GRAMMY Foundation Names Grant Recipients
The GRAMMY Foundation Grants Program announced today that nearly $600,000 will be distributed to 19 recipients in 2005. This year, funds will be given to preserve recordings of cultural events such as the first 10 years of the Monterey Jazz Festival, as well as collections at the Library of Congress, Museum of Modern Art, Museum of Television and Radio, and numerous colleges and universities. Research projects include studying a possible link between music studies and reading skills in learning-disabled second graders and locating brain activity in order to better understand how training in music changes the way the brain works.
"These important grants represent some of our most vital missions," said Neil Portnow, President of the GRAMMY Foundation and The Recording Academy. "Each year we strive to reach out to the archiving and preservation community, whether it is a large institution or a private collection of rare and culturally significant recordings that would otherwise be lost. The grants given to research lead us further down the road of defining the importance of music in education and its ability to enhance various therapies, as well as to manage the occupational challenges of music professionals."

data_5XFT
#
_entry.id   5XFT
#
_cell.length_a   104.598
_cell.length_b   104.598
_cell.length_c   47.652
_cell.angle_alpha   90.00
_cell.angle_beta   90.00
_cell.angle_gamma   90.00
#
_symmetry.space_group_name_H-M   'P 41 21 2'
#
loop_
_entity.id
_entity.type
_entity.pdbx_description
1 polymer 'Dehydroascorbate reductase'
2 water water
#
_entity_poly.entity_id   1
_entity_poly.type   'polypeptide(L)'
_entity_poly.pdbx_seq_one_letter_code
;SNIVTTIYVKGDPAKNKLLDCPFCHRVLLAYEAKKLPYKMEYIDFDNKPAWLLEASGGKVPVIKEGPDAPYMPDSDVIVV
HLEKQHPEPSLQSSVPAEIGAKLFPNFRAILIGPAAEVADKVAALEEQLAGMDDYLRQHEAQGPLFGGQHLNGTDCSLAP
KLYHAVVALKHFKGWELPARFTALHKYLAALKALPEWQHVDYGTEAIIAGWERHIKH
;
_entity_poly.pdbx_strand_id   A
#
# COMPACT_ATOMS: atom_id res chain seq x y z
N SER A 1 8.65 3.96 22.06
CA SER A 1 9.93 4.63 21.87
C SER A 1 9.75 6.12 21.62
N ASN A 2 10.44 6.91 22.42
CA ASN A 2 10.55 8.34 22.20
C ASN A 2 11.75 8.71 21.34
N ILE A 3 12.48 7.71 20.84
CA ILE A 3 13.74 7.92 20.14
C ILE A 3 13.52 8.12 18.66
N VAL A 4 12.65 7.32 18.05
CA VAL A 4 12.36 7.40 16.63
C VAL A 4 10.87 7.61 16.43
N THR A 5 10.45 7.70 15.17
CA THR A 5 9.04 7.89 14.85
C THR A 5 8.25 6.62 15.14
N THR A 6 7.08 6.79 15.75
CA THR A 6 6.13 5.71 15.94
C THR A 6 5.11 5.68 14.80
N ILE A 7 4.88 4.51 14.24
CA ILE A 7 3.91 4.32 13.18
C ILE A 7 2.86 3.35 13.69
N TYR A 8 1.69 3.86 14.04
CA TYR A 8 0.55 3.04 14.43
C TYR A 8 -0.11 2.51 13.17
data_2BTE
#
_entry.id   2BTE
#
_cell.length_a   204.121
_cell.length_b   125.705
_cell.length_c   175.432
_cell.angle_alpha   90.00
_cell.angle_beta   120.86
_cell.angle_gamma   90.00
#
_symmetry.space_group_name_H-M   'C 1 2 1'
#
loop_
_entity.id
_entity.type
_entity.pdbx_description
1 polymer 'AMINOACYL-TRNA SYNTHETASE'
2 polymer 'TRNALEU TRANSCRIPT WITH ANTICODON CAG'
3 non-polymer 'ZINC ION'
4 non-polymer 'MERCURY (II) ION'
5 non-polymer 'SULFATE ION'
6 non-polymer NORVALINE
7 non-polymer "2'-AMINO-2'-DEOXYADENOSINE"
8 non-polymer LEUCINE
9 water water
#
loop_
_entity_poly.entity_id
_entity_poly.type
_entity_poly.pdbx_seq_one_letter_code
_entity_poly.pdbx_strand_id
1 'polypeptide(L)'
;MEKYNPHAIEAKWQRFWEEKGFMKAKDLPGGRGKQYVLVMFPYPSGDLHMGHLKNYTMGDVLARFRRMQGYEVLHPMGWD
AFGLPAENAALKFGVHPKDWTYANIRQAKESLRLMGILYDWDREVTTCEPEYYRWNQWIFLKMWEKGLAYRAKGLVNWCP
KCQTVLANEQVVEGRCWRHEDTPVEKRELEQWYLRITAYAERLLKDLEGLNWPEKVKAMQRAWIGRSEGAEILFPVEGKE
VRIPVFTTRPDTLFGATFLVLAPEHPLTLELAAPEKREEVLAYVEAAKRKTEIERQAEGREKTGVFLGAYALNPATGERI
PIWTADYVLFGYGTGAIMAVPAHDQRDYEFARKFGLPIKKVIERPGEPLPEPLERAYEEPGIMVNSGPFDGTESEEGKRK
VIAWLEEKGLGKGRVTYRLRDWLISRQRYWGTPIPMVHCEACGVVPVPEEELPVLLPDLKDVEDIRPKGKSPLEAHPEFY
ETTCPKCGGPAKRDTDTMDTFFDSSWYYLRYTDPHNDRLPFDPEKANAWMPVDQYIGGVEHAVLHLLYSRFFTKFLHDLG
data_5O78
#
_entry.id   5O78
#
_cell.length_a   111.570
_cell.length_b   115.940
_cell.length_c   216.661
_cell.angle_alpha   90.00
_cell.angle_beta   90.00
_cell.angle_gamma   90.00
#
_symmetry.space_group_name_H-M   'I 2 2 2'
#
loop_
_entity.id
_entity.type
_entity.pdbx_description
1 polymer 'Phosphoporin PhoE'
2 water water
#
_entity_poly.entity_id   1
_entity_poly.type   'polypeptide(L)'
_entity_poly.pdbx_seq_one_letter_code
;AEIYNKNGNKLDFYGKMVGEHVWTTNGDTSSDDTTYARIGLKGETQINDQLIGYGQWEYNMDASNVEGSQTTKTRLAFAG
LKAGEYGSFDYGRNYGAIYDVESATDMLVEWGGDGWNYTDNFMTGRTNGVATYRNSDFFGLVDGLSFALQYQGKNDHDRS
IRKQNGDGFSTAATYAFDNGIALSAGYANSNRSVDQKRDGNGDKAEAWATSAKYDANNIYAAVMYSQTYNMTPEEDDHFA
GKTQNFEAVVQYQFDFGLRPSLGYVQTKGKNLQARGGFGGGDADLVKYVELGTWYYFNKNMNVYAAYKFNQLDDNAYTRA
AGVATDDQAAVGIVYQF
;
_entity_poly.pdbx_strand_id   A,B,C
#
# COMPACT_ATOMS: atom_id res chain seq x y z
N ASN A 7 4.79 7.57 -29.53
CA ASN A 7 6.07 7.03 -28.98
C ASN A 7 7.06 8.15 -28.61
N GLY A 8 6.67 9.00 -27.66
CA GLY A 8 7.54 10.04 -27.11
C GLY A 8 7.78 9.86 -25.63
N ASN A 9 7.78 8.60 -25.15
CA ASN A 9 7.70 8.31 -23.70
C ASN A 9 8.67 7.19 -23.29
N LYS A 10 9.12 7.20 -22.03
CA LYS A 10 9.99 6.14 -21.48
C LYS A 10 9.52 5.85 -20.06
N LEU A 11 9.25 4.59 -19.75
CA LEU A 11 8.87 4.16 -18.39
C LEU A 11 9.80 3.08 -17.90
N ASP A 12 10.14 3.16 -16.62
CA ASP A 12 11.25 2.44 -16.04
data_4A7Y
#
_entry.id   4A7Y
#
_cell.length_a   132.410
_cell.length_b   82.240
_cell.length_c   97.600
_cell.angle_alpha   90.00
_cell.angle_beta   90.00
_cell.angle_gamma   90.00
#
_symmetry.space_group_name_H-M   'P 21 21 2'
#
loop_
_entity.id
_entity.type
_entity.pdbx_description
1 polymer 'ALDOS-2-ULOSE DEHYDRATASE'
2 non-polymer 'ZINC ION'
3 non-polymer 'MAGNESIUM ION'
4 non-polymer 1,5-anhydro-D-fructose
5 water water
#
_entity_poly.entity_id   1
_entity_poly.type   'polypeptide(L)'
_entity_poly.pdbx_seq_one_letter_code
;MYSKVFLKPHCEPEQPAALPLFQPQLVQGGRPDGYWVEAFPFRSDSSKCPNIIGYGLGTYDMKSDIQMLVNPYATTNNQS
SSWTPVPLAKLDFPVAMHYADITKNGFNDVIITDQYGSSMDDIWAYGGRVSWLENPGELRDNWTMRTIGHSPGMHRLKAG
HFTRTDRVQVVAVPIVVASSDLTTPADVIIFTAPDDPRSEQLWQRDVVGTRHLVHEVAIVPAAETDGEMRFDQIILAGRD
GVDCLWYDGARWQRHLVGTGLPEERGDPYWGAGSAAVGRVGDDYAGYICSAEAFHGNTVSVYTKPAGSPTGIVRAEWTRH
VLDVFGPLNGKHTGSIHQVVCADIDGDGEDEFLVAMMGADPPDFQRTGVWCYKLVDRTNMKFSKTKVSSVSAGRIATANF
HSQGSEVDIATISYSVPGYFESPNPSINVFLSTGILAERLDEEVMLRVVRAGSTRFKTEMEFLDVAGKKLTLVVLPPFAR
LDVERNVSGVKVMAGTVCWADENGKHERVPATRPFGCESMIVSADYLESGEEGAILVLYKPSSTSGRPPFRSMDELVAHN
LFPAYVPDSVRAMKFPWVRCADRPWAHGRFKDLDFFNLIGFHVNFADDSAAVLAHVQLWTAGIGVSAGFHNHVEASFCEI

The GRAMMY Foundation Grants Program, with funding provided by The Recording Academy, works to administer grants each year to organizations and individuals to support the efforts that advance the archiving and preservation of the music and recorded sound heritage of the Americas for future generations, as well as research projects related to the impact of music on the human condition. Recipients are determined based on criteria such as merit, uniqueness of project and the ability to accomplish intended goals. The deadline each year for submitting grant applications is Oct. 1. Applications will be available at www.grammyfoundation/grants after May 1.